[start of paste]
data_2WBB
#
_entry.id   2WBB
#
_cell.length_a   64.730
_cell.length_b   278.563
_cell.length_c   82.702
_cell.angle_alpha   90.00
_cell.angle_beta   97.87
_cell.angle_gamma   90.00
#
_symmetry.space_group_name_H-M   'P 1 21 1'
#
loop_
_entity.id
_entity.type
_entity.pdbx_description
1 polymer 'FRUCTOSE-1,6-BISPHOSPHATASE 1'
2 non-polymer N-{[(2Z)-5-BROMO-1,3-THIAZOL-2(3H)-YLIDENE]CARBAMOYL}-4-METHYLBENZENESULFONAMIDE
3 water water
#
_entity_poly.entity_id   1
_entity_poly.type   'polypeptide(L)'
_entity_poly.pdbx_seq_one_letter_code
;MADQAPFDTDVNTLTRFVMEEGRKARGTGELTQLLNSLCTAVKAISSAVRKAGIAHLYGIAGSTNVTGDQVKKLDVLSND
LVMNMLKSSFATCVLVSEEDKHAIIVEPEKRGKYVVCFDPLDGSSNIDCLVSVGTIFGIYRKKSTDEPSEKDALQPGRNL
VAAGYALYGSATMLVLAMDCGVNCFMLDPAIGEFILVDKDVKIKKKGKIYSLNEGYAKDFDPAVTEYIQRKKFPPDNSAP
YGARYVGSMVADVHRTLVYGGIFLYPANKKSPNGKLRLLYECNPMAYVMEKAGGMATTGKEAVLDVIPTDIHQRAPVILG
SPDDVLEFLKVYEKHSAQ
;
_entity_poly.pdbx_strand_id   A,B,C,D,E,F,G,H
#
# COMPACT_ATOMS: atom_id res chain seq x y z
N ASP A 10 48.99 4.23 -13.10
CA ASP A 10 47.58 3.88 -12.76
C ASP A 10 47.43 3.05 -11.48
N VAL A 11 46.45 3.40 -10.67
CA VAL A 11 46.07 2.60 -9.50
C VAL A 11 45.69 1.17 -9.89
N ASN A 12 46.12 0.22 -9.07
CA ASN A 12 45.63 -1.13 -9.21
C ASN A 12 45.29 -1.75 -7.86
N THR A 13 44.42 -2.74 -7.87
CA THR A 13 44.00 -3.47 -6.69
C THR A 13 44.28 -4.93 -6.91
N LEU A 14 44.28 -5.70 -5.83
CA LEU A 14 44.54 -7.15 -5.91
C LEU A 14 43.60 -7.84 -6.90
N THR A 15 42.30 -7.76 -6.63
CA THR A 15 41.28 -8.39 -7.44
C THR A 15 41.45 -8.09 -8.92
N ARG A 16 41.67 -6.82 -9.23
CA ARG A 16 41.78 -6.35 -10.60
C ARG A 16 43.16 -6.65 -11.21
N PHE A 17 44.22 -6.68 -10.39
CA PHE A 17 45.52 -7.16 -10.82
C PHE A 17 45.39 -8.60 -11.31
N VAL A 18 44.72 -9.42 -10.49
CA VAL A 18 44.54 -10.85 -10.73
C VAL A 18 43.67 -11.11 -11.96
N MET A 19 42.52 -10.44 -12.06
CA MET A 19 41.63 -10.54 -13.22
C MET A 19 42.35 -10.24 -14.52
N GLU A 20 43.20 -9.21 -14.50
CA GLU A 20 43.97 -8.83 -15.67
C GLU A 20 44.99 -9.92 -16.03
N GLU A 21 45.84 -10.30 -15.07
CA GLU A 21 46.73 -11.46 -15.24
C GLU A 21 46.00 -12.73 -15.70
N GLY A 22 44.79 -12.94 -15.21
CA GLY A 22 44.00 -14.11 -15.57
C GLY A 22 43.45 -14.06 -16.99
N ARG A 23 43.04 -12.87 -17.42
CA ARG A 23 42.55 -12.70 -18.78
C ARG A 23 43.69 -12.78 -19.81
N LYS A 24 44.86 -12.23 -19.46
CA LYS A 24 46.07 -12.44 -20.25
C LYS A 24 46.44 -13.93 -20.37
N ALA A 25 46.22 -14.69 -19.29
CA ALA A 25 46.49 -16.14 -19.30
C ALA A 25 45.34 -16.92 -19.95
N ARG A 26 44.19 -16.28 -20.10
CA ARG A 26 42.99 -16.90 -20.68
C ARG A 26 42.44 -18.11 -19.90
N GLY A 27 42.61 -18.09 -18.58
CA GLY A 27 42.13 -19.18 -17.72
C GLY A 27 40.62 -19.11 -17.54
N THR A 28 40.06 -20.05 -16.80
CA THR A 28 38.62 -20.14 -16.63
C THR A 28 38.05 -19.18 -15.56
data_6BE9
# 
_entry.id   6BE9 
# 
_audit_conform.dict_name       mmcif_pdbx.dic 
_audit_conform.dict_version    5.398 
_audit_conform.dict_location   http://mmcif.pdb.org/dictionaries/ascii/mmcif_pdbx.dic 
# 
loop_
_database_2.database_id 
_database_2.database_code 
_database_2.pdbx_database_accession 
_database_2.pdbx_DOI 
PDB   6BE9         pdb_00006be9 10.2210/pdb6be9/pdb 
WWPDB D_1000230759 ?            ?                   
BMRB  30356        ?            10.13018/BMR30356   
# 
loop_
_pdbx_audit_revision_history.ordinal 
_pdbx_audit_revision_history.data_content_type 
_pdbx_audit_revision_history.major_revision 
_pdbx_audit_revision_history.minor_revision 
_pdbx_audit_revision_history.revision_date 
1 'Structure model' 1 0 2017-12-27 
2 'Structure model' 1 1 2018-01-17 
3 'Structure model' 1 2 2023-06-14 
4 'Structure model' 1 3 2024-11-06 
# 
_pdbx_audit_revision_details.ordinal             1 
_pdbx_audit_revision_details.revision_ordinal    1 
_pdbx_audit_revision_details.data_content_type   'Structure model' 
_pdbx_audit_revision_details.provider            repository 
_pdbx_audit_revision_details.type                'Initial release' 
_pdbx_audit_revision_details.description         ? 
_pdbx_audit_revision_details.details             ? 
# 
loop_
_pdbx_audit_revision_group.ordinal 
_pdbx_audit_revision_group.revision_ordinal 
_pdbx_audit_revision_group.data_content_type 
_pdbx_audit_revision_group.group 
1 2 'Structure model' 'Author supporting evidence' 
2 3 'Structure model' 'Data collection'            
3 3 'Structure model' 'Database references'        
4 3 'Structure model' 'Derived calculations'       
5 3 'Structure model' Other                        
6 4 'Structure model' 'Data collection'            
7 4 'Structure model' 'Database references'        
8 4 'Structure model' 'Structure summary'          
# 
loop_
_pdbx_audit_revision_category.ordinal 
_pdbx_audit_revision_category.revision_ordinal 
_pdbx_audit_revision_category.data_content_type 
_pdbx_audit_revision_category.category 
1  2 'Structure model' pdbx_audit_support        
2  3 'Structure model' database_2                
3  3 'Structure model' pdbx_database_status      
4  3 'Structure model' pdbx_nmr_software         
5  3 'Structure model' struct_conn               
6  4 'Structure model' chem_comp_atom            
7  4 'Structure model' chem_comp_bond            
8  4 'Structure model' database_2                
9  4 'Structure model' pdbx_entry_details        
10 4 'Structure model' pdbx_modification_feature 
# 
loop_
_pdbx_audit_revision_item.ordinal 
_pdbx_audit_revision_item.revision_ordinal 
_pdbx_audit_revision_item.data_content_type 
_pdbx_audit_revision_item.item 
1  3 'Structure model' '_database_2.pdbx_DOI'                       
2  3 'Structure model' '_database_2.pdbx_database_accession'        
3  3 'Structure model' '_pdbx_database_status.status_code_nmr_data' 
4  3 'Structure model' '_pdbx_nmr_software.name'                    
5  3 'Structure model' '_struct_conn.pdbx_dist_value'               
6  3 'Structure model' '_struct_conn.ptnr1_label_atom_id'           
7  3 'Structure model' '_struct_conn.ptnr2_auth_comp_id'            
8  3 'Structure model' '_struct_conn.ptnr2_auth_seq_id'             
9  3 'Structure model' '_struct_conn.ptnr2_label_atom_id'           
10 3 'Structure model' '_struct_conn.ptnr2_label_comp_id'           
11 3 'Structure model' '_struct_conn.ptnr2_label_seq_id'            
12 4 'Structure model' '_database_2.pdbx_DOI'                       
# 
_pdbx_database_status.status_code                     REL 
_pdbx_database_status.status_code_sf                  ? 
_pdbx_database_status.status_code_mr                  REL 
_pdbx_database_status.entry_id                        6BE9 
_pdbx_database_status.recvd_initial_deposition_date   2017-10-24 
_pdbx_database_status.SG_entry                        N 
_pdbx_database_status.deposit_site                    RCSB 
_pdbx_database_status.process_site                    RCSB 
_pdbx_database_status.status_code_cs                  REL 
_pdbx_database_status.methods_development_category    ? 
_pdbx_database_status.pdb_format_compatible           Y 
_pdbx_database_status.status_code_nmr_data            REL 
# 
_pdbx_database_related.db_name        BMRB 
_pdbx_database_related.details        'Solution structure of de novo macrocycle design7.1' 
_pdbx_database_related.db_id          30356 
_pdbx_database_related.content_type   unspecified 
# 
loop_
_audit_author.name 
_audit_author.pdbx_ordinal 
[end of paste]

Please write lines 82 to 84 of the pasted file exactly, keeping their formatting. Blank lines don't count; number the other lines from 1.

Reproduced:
N ARG A 26 44.19 -16.28 -20.10
CA ARG A 26 42.99 -16.90 -20.68
C ARG A 26 42.44 -18.11 -19.90